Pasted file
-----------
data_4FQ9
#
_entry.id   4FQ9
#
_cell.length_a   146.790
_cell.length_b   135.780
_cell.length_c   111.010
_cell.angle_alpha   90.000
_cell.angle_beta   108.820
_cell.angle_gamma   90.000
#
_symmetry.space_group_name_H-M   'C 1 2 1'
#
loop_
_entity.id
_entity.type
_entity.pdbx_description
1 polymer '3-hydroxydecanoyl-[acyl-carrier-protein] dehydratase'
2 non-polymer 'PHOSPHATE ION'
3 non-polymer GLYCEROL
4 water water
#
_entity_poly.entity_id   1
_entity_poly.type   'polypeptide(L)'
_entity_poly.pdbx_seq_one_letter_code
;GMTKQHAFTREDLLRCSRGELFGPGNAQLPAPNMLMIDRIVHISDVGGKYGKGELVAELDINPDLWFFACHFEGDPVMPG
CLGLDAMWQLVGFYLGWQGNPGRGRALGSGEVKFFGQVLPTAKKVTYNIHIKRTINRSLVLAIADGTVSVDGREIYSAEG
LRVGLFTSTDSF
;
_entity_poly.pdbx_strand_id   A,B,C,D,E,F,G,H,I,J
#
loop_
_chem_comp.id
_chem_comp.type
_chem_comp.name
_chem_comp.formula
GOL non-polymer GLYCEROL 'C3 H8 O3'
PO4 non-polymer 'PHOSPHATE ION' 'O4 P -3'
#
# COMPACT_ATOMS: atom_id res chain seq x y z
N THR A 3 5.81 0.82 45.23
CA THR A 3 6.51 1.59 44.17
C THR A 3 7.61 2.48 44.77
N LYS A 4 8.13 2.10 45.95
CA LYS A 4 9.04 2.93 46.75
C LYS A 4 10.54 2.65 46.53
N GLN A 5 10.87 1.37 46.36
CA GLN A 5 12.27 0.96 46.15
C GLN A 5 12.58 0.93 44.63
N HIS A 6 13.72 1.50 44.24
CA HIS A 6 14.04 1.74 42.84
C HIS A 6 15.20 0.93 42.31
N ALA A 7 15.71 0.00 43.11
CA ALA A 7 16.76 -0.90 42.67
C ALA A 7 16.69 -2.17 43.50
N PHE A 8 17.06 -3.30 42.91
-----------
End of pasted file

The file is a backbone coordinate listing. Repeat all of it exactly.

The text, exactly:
data_4FQ9
#
_entry.id   4FQ9
#
_cell.length_a   146.790
_cell.length_b   135.780
_cell.length_c   111.010
_cell.angle_alpha   90.000
_cell.angle_beta   108.820
_cell.angle_gamma   90.000
#
_symmetry.space_group_name_H-M   'C 1 2 1'
#
loop_
_entity.id
_entity.type
_entity.pdbx_description
1 polymer '3-hydroxydecanoyl-[acyl-carrier-protein] dehydratase'
2 non-polymer 'PHOSPHATE ION'
3 non-polymer GLYCEROL
4 water water
#
_entity_poly.entity_id   1
_entity_poly.type   'polypeptide(L)'
_entity_poly.pdbx_seq_one_letter_code
;GMTKQHAFTREDLLRCSRGELFGPGNAQLPAPNMLMIDRIVHISDVGGKYGKGELVAELDINPDLWFFACHFEGDPVMPG
CLGLDAMWQLVGFYLGWQGNPGRGRALGSGEVKFFGQVLPTAKKVTYNIHIKRTINRSLVLAIADGTVSVDGREIYSAEG
LRVGLFTSTDSF
;
_entity_poly.pdbx_strand_id   A,B,C,D,E,F,G,H,I,J
#
loop_
_chem_comp.id
_chem_comp.type
_chem_comp.name
_chem_comp.formula
GOL non-polymer GLYCEROL 'C3 H8 O3'
PO4 non-polymer 'PHOSPHATE ION' 'O4 P -3'
#
# COMPACT_ATOMS: atom_id res chain seq x y z
N THR A 3 5.81 0.82 45.23
CA THR A 3 6.51 1.59 44.17
C THR A 3 7.61 2.48 44.77
N LYS A 4 8.13 2.10 45.95
CA LYS A 4 9.04 2.93 46.75
C LYS A 4 10.54 2.65 46.53
N GLN A 5 10.87 1.37 46.36
CA GLN A 5 12.27 0.96 46.15
C GLN A 5 12.58 0.93 44.63
N HIS A 6 13.72 1.50 44.24
CA HIS A 6 14.04 1.74 42.84
C HIS A 6 15.20 0.93 42.31
N ALA A 7 15.71 0.00 43.11
CA ALA A 7 16.76 -0.90 42.67
C ALA A 7 16.69 -2.17 43.50
N PHE A 8 17.06 -3.30 42.91